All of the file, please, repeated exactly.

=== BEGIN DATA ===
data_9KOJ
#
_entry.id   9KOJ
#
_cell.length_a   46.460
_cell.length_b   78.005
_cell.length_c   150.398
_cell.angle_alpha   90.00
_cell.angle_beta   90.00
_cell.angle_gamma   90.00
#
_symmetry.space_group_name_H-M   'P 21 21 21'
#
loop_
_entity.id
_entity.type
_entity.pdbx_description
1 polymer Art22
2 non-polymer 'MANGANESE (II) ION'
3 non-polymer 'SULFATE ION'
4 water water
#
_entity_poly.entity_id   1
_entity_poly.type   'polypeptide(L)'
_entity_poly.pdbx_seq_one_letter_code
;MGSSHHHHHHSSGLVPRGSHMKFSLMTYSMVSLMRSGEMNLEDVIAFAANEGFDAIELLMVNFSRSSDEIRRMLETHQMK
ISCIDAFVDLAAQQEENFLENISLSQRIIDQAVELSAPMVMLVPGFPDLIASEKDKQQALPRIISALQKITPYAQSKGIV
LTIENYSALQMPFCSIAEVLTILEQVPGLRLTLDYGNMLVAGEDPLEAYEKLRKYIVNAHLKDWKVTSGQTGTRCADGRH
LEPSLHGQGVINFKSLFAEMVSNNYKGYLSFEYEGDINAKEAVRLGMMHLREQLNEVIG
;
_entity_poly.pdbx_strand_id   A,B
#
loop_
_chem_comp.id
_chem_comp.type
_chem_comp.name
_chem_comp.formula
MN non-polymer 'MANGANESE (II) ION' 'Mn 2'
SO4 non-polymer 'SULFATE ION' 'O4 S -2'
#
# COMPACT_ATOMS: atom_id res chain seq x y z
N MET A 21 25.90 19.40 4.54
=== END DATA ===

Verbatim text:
data_9KOJ
#
_entry.id   9KOJ
#
_cell.length_a   46.460
_cell.length_b   78.005
_cell.length_c   150.398
_cell.angle_alpha   90.00
_cell.angle_beta   90.00
_cell.angle_gamma   90.00
#
_symmetry.space_group_name_H-M   'P 21 21 21'
#
loop_
_entity.id
_entity.type
_entity.pdbx_description
1 polymer Art22
2 non-polymer 'MANGANESE (II) ION'
3 non-polymer 'SULFATE ION'
4 water water
#
_entity_poly.entity_id   1
_entity_poly.type   'polypeptide(L)'
_entity_poly.pdbx_seq_one_letter_code
;MGSSHHHHHHSSGLVPRGSHMKFSLMTYSMVSLMRSGEMNLEDVIAFAANEGFDAIELLMVNFSRSSDEIRRMLETHQMK
ISCIDAFVDLAAQQEENFLENISLSQRIIDQAVELSAPMVMLVPGFPDLIASEKDKQQALPRIISALQKITPYAQSKGIV
LTIENYSALQMPFCSIAEVLTILEQVPGLRLTLDYGNMLVAGEDPLEAYEKLRKYIVNAHLKDWKVTSGQTGTRCADGRH
LEPSLHGQGVINFKSLFAEMVSNNYKGYLSFEYEGDINAKEAVRLGMMHLREQLNEVIG
;
_entity_poly.pdbx_strand_id   A,B
#
loop_
_chem_comp.id
_chem_comp.type
_chem_comp.name
_chem_comp.formula
MN non-polymer 'MANGANESE (II) ION' 'Mn 2'
SO4 non-polymer 'SULFATE ION' 'O4 S -2'
#
# COMPACT_ATOMS: atom_id res chain seq x y z
N MET A 21 25.90 19.40 4.54